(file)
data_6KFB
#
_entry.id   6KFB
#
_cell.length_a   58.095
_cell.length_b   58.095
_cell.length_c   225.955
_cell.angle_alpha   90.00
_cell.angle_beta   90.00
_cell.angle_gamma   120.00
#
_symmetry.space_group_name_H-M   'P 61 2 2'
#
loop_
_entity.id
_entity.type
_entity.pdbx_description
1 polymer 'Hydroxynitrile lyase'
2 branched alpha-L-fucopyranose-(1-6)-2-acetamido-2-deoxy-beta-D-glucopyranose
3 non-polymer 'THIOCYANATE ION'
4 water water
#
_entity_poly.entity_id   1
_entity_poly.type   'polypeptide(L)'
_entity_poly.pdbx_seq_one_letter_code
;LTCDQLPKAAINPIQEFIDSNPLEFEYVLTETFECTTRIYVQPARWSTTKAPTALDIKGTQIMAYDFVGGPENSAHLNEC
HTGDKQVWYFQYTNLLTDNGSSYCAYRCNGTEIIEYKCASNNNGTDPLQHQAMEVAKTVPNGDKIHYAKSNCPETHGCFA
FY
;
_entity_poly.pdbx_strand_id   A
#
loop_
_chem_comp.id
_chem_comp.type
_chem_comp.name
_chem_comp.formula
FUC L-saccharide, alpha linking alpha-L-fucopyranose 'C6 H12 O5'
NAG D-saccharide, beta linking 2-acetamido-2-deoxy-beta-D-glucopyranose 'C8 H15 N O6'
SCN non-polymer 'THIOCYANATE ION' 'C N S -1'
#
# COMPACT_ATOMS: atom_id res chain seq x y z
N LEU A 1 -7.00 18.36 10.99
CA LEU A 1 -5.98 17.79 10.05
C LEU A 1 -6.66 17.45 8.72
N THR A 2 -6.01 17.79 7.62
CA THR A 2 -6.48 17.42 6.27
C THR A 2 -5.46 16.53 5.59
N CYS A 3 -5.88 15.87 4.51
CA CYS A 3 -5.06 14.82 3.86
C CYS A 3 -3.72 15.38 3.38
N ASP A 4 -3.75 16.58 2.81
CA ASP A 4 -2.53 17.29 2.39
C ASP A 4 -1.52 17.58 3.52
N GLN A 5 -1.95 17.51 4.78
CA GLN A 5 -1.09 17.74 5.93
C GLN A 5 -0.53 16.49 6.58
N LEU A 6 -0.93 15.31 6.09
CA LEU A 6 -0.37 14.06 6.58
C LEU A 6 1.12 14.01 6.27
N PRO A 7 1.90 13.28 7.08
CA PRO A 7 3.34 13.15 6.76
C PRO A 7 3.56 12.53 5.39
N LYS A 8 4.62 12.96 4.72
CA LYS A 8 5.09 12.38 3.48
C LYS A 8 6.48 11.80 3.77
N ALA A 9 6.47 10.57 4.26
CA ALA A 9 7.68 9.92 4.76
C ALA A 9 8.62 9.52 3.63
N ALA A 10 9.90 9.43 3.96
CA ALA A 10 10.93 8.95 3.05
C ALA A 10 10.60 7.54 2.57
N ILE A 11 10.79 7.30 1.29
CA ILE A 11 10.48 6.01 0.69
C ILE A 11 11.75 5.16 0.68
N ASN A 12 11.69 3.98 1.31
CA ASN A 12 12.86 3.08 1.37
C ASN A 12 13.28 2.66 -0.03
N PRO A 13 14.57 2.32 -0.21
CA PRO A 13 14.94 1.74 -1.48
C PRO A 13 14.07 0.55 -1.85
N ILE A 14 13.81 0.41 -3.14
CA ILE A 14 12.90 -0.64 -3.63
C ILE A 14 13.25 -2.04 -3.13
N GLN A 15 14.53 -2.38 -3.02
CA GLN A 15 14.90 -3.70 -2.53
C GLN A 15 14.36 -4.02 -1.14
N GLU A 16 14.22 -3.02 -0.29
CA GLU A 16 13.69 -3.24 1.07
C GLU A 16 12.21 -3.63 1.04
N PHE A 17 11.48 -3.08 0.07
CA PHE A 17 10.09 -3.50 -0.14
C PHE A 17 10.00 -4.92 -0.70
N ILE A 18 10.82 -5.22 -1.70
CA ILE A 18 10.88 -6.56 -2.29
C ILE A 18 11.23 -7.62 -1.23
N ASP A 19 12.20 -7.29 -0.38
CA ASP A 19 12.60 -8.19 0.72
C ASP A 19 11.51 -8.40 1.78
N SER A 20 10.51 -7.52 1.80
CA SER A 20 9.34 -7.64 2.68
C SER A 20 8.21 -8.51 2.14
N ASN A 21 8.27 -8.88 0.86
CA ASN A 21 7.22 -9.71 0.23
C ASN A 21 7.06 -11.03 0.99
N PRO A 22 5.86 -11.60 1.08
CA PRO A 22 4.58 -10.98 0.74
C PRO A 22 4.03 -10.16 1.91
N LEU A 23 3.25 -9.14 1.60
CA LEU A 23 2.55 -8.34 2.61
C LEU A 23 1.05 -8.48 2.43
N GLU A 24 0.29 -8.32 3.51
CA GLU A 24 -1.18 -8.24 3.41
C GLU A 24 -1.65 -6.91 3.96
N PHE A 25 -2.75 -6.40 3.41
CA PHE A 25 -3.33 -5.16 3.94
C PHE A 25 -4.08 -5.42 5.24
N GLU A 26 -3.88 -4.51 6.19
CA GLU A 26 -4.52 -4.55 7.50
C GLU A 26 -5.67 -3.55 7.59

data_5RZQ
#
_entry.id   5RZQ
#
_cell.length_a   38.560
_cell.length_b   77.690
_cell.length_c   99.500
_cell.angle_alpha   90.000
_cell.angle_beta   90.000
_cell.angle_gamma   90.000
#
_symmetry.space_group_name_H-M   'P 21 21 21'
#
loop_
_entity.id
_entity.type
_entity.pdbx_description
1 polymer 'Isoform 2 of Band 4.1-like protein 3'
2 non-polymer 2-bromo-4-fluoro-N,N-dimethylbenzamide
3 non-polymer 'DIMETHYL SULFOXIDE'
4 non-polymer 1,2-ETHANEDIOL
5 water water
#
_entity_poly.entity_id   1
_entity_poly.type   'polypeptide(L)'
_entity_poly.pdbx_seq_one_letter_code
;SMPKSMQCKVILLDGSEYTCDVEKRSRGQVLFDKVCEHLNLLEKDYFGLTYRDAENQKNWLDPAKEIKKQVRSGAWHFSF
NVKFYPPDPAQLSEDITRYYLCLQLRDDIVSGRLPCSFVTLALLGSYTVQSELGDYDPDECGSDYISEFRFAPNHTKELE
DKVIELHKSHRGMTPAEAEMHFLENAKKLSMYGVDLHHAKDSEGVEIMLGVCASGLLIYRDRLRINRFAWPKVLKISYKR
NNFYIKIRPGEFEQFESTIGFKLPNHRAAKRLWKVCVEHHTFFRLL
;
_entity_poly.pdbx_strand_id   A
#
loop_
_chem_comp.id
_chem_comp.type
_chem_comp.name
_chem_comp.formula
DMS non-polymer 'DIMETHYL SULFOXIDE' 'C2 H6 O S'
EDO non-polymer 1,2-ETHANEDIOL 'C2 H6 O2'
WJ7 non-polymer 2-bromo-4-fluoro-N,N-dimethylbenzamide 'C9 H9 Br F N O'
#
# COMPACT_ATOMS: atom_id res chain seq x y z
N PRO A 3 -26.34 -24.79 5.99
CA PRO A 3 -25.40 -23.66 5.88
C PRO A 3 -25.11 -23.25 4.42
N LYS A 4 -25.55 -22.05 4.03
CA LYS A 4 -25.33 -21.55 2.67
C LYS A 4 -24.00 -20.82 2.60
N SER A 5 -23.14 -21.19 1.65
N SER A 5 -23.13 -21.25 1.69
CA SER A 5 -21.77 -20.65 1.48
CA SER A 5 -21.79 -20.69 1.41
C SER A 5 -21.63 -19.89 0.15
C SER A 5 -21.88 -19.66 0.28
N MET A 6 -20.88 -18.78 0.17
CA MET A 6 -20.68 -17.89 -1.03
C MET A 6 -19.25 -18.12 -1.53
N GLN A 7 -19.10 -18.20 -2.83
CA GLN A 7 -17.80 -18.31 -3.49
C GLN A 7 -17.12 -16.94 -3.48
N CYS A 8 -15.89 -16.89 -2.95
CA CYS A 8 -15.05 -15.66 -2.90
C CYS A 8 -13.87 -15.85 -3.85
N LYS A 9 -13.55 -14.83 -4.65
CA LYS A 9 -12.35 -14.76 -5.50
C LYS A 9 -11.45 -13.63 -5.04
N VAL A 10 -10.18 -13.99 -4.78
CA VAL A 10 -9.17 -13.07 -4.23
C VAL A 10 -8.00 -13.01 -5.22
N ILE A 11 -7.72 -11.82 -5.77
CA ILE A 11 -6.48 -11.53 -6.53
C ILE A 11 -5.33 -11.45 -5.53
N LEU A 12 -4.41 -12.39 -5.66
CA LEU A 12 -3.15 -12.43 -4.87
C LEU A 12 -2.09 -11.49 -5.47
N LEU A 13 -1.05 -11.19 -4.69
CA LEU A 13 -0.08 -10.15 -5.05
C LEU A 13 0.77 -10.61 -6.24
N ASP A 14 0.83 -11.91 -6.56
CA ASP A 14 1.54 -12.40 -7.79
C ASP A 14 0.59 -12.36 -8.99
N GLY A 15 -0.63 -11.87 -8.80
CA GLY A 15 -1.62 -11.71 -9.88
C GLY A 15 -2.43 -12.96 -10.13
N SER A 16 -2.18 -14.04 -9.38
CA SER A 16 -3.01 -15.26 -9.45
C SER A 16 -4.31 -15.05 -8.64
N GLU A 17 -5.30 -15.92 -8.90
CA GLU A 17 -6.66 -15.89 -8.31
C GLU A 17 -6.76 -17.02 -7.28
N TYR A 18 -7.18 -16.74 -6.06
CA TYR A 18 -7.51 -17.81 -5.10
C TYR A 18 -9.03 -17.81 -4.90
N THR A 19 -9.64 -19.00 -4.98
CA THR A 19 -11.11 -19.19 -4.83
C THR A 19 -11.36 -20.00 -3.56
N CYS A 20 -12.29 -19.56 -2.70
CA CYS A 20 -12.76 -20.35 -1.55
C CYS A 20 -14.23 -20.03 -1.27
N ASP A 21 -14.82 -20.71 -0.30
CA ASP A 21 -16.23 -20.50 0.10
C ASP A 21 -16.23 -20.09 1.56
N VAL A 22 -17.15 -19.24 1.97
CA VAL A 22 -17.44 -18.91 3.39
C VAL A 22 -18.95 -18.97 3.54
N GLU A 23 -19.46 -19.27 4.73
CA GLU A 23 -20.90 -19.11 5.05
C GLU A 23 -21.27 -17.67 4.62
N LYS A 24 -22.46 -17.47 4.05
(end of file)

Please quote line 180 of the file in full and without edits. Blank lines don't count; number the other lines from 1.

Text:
C GLN A 7 -17.12 -16.94 -3.48